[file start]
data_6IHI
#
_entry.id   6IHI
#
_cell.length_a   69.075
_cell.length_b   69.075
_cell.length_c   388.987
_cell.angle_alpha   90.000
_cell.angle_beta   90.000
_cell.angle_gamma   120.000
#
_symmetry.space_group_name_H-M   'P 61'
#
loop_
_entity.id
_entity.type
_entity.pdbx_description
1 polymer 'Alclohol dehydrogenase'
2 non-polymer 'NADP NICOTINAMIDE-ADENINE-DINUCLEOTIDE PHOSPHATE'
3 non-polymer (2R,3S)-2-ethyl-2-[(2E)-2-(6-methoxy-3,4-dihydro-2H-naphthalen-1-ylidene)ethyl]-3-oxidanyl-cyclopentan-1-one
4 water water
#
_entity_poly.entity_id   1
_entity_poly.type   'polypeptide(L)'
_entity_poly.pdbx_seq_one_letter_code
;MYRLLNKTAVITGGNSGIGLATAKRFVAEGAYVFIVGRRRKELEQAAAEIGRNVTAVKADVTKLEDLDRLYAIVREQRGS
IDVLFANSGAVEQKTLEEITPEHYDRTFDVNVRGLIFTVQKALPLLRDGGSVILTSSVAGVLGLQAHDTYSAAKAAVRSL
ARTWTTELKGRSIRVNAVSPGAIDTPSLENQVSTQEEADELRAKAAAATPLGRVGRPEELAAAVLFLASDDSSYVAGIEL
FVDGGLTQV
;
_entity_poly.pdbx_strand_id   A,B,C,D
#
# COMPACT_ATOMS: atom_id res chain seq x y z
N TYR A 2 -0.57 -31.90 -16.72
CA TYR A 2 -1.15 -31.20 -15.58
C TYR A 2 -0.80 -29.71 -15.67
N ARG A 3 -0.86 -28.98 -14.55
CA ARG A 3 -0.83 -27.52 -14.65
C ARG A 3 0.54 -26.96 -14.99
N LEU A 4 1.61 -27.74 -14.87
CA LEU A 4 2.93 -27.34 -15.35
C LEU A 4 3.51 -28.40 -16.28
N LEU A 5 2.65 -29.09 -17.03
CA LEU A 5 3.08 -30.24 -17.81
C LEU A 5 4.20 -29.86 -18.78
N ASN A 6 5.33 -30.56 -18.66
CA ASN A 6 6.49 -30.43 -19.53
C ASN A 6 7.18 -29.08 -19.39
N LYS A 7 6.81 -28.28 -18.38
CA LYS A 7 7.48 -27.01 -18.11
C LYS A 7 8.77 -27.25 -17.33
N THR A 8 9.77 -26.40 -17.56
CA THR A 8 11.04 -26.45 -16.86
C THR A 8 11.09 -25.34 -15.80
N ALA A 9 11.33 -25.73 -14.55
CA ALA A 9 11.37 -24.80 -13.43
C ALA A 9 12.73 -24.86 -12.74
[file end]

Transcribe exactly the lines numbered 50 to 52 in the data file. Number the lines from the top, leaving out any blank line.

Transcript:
CA LYS A 7 7.48 -27.01 -18.11
C LYS A 7 8.77 -27.25 -17.33
N THR A 8 9.77 -26.40 -17.56